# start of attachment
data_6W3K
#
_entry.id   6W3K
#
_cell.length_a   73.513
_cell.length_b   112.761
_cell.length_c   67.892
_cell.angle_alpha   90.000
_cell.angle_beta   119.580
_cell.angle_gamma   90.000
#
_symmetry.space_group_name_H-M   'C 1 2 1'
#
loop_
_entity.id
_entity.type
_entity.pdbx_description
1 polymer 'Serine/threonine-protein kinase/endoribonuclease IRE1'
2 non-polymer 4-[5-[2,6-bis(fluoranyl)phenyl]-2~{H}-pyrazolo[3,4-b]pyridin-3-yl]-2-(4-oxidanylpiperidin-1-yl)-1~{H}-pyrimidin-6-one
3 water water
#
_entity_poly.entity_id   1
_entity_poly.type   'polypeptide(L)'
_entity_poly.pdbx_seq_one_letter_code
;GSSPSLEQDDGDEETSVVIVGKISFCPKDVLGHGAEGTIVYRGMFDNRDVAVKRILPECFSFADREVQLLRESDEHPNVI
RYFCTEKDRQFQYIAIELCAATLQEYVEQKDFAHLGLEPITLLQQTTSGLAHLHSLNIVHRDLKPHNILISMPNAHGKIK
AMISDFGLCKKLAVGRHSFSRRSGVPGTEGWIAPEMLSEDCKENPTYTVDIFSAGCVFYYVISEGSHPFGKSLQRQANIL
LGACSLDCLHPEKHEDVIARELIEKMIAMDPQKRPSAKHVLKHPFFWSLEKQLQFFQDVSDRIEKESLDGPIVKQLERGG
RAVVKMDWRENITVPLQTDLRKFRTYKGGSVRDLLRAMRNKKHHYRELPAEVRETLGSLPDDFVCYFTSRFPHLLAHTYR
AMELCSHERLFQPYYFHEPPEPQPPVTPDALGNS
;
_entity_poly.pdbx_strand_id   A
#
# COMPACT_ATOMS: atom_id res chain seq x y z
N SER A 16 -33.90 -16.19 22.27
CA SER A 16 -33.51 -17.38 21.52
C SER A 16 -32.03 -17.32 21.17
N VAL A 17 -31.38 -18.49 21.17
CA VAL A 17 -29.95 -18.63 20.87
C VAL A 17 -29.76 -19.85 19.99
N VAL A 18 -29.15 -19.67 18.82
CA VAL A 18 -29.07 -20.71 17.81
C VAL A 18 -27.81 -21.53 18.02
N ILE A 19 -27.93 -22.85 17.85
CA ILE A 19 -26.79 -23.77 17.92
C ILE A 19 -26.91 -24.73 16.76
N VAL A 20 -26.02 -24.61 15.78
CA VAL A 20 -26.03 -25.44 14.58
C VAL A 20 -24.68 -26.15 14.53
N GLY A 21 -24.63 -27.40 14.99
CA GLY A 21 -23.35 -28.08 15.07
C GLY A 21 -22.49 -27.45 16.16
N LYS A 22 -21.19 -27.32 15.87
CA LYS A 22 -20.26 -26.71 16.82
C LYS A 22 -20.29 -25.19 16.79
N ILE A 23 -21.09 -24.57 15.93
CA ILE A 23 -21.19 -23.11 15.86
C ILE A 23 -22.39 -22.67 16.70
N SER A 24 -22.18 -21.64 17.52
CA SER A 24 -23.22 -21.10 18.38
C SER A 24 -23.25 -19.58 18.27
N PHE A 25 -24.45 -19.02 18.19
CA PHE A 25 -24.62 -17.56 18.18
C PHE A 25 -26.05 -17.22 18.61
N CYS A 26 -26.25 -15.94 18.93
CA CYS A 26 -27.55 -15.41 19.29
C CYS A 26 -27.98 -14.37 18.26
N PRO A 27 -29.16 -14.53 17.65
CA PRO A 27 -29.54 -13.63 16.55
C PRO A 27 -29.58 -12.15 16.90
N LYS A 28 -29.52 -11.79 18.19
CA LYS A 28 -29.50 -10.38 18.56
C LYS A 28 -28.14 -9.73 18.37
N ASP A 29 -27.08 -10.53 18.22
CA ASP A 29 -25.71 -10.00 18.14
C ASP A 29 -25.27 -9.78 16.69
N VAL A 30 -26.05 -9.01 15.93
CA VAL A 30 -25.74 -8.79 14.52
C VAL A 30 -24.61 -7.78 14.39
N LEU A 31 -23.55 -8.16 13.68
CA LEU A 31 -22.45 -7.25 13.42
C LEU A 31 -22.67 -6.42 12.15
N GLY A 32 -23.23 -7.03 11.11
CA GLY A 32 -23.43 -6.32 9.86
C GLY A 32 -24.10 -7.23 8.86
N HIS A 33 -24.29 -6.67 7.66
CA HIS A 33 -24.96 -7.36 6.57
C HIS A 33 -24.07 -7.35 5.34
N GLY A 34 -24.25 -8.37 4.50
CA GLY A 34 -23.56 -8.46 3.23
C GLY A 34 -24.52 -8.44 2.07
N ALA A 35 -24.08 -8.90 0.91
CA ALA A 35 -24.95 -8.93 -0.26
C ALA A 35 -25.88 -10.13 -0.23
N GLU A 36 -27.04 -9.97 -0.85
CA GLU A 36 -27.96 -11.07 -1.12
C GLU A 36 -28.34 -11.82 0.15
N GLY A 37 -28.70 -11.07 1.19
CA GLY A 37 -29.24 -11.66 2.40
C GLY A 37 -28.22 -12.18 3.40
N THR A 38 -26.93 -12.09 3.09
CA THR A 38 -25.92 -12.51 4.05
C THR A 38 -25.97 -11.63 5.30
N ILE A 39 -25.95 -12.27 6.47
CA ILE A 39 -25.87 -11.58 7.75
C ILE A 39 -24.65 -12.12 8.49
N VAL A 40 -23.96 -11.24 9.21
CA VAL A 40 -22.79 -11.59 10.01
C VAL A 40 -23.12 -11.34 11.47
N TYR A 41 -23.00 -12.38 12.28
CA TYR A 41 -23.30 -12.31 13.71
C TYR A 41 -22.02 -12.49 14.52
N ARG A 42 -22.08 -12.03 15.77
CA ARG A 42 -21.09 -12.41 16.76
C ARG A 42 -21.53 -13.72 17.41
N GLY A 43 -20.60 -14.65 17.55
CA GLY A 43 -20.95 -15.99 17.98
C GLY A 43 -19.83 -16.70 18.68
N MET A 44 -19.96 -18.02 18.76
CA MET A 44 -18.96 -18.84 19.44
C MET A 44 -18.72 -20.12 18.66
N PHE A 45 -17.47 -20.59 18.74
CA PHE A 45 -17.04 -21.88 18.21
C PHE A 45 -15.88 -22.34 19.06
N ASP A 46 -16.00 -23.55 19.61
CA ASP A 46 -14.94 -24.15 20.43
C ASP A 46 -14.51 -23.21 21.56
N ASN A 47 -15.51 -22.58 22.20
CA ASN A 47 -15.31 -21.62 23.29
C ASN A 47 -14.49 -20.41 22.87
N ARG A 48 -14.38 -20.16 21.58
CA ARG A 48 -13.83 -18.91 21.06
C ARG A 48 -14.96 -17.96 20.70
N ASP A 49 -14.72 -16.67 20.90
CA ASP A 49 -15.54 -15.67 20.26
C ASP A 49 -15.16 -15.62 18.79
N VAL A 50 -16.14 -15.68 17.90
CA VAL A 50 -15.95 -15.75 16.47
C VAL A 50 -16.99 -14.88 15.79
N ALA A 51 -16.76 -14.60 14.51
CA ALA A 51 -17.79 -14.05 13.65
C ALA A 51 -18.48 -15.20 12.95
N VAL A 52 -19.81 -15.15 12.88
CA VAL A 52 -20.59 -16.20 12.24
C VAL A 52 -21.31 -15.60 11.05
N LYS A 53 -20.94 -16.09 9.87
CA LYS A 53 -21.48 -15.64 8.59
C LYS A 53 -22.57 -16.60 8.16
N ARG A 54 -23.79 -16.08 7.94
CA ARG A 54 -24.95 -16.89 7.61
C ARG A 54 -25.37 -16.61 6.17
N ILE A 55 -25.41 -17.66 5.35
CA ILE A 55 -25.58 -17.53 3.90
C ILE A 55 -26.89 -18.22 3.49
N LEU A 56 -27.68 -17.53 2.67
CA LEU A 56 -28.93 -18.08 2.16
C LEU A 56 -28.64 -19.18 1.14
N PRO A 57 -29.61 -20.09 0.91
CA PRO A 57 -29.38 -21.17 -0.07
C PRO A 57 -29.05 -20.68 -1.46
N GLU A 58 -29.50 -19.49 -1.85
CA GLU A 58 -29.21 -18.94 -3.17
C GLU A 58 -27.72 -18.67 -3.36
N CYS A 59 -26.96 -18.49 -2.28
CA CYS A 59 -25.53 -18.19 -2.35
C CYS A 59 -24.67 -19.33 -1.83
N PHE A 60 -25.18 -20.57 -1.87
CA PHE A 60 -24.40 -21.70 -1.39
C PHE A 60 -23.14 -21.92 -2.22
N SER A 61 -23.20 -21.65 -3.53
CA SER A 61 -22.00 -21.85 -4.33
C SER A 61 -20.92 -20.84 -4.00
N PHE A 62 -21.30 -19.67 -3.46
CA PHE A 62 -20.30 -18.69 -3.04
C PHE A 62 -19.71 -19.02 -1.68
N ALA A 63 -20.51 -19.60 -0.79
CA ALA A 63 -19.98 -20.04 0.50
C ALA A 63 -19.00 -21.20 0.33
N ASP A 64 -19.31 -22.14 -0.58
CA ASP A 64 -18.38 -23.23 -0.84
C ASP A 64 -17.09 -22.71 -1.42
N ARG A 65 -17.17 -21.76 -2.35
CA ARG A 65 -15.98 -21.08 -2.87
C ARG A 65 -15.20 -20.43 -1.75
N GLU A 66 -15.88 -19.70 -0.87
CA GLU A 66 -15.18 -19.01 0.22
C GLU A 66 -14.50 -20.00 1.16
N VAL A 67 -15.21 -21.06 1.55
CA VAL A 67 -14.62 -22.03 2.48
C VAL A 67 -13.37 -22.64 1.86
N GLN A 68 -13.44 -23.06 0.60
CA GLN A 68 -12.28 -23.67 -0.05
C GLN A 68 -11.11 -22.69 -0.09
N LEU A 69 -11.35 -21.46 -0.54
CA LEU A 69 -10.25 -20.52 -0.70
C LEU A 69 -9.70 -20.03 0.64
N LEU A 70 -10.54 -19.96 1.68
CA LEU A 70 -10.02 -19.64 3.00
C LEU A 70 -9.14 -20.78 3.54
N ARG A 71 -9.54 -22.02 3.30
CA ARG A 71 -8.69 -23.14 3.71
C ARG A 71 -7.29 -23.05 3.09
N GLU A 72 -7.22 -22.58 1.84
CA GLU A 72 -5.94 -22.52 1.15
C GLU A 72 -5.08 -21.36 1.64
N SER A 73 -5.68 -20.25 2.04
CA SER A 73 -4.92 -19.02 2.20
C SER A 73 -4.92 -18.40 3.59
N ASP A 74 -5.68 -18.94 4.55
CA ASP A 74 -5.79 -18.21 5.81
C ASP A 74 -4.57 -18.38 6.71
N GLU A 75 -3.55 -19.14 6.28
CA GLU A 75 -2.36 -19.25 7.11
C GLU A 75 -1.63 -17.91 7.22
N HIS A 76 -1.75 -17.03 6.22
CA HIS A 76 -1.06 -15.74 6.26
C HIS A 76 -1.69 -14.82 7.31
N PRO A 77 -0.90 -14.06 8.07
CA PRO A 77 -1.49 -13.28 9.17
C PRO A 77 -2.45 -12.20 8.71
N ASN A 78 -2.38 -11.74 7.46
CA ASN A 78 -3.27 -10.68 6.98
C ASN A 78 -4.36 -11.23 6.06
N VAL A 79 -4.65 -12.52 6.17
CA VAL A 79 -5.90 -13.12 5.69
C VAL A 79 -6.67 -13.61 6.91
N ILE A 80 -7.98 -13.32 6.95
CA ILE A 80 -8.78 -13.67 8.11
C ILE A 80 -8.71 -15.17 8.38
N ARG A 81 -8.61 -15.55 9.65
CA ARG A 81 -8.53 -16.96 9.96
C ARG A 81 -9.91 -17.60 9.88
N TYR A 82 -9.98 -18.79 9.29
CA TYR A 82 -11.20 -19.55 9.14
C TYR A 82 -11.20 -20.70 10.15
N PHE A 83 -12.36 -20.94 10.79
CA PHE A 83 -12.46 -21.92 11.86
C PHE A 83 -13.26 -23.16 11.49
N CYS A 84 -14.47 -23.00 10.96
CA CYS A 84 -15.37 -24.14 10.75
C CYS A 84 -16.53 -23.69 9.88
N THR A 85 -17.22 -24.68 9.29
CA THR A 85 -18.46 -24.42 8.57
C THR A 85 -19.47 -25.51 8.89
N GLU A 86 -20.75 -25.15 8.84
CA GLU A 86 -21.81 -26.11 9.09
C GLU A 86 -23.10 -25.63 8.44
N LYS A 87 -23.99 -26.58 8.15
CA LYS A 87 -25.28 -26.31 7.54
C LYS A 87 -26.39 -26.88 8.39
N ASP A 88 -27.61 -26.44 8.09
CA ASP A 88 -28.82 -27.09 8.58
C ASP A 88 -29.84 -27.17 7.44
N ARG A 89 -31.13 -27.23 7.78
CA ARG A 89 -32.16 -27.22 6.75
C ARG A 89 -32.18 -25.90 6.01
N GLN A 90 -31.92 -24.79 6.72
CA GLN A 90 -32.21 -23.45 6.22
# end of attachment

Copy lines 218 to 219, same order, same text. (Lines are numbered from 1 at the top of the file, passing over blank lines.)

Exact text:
N PRO A 77 -0.90 -14.06 8.07
CA PRO A 77 -1.49 -13.28 9.17